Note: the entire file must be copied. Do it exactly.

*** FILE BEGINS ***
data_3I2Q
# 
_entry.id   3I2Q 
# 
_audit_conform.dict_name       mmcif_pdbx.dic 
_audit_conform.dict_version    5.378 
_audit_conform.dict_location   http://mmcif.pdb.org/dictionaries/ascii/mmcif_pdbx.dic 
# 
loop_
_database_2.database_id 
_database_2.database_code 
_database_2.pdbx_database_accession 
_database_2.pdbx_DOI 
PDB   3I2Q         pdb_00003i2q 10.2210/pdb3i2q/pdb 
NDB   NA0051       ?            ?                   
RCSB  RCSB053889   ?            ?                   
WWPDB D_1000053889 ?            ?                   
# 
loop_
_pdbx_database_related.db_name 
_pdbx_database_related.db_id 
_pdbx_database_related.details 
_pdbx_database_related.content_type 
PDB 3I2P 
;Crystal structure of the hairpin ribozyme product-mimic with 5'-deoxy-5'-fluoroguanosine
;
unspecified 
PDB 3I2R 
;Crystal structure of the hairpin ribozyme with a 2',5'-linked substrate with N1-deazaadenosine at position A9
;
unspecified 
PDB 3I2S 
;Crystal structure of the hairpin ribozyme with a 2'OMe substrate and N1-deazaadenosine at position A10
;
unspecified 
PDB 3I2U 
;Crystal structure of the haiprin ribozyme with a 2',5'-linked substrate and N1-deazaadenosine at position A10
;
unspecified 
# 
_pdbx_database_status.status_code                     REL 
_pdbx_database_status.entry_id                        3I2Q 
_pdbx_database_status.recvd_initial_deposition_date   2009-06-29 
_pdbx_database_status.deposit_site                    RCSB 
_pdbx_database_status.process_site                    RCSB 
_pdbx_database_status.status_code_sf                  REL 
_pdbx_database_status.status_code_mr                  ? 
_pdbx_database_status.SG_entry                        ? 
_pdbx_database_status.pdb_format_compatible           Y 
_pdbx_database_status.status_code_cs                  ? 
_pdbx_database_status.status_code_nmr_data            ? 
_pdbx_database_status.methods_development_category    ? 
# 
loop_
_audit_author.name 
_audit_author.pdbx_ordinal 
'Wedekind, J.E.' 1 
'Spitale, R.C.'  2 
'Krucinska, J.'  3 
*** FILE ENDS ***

data_3I2Q
# 
_entry.id   3I2Q 
# 
_audit_conform.dict_name       mmcif_pdbx.dic 
_audit_conform.dict_version    5.378 
_audit_conform.dict_location   http://mmcif.pdb.org/dictionaries/ascii/mmcif_pdbx.dic 
# 
loop_
_database_2.database_id 
_database_2.database_code 
_database_2.pdbx_database_accession 
_database_2.pdbx_DOI 
PDB   3I2Q         pdb_00003i2q 10.2210/pdb3i2q/pdb 
NDB   NA0051       ?            ?                   
RCSB  RCSB053889   ?            ?                   
WWPDB D_1000053889 ?            ?                   
# 
loop_
_pdbx_database_related.db_name 
_pdbx_database_related.db_id 
_pdbx_database_related.details 
_pdbx_database_related.content_type 
PDB 3I2P 
;Crystal structure of the hairpin ribozyme product-mimic with 5'-deoxy-5'-fluoroguanosine
;
unspecified 
PDB 3I2R 
;Crystal structure of the hairpin ribozyme with a 2',5'-linked substrate with N1-deazaadenosine at position A9
;
unspecified 
PDB 3I2S 
;Crystal structure of the hairpin ribozyme with a 2'OMe substrate and N1-deazaadenosine at position A10
;
unspecified 
PDB 3I2U 
;Crystal structure of the haiprin ribozyme with a 2',5'-linked substrate and N1-deazaadenosine at position A10
;
unspecified 
# 
_pdbx_database_status.status_code                     REL 
_pdbx_database_status.entry_id                        3I2Q 
_pdbx_database_status.recvd_initial_deposition_date   2009-06-29 
_pdbx_database_status.deposit_site                    RCSB 
_pdbx_database_status.process_site                    RCSB 
_pdbx_database_status.status_code_sf                  REL 
_pdbx_database_status.status_code_mr                  ? 
_pdbx_database_status.SG_entry                        ? 
_pdbx_database_status.pdb_format_compatible           Y 
_pdbx_database_status.status_code_cs                  ? 
_pdbx_database_status.status_code_nmr_data            ? 
_pdbx_database_status.methods_development_category    ? 
# 
loop_
_audit_author.name 
_audit_author.pdbx_ordinal 
'Wedekind, J.E.' 1 
'Spitale, R.C.'  2 
'Krucinska, J.'  3 